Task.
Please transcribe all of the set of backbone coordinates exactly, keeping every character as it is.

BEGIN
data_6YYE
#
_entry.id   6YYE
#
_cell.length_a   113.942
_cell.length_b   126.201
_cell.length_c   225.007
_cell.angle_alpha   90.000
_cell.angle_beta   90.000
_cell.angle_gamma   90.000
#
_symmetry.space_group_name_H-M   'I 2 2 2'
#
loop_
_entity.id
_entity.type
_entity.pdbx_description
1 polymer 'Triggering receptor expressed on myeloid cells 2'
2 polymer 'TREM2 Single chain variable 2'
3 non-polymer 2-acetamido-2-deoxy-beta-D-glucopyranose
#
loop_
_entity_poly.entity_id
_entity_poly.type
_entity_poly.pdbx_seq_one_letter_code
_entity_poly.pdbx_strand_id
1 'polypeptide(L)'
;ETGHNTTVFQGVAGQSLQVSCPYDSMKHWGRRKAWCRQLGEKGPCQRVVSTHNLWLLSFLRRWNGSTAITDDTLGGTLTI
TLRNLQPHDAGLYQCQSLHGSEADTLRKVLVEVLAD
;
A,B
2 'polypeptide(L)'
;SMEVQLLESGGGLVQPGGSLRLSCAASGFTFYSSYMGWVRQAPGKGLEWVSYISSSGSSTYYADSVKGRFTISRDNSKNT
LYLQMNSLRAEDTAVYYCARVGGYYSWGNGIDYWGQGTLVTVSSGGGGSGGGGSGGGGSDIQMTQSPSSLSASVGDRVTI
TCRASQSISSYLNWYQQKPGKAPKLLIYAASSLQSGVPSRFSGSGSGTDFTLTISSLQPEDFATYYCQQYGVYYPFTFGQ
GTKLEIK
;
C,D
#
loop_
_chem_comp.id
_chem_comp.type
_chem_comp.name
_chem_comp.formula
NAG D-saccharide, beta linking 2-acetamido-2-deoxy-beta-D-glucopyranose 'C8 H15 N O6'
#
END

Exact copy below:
data_6YYE
#
_entry.id   6YYE
#
_cell.length_a   113.942
_cell.length_b   126.201
_cell.length_c   225.007
_cell.angle_alpha   90.000
_cell.angle_beta   90.000
_cell.angle_gamma   90.000
#
_symmetry.space_group_name_H-M   'I 2 2 2'
#
loop_
_entity.id
_entity.type
_entity.pdbx_description
1 polymer 'Triggering receptor expressed on myeloid cells 2'
2 polymer 'TREM2 Single chain variable 2'
3 non-polymer 2-acetamido-2-deoxy-beta-D-glucopyranose
#
loop_
_entity_poly.entity_id
_entity_poly.type
_entity_poly.pdbx_seq_one_letter_code
_entity_poly.pdbx_strand_id
1 'polypeptide(L)'
;ETGHNTTVFQGVAGQSLQVSCPYDSMKHWGRRKAWCRQLGEKGPCQRVVSTHNLWLLSFLRRWNGSTAITDDTLGGTLTI
TLRNLQPHDAGLYQCQSLHGSEADTLRKVLVEVLAD
;
A,B
2 'polypeptide(L)'
;SMEVQLLESGGGLVQPGGSLRLSCAASGFTFYSSYMGWVRQAPGKGLEWVSYISSSGSSTYYADSVKGRFTISRDNSKNT
LYLQMNSLRAEDTAVYYCARVGGYYSWGNGIDYWGQGTLVTVSSGGGGSGGGGSGGGGSDIQMTQSPSSLSASVGDRVTI
TCRASQSISSYLNWYQQKPGKAPKLLIYAASSLQSGVPSRFSGSGSGTDFTLTISSLQPEDFATYYCQQYGVYYPFTFGQ
GTKLEIK
;
C,D
#
loop_
_chem_comp.id
_chem_comp.type
_chem_comp.name
_chem_comp.formula
NAG D-saccharide, beta linking 2-acetamido-2-deoxy-beta-D-glucopyranose 'C8 H15 N O6'
#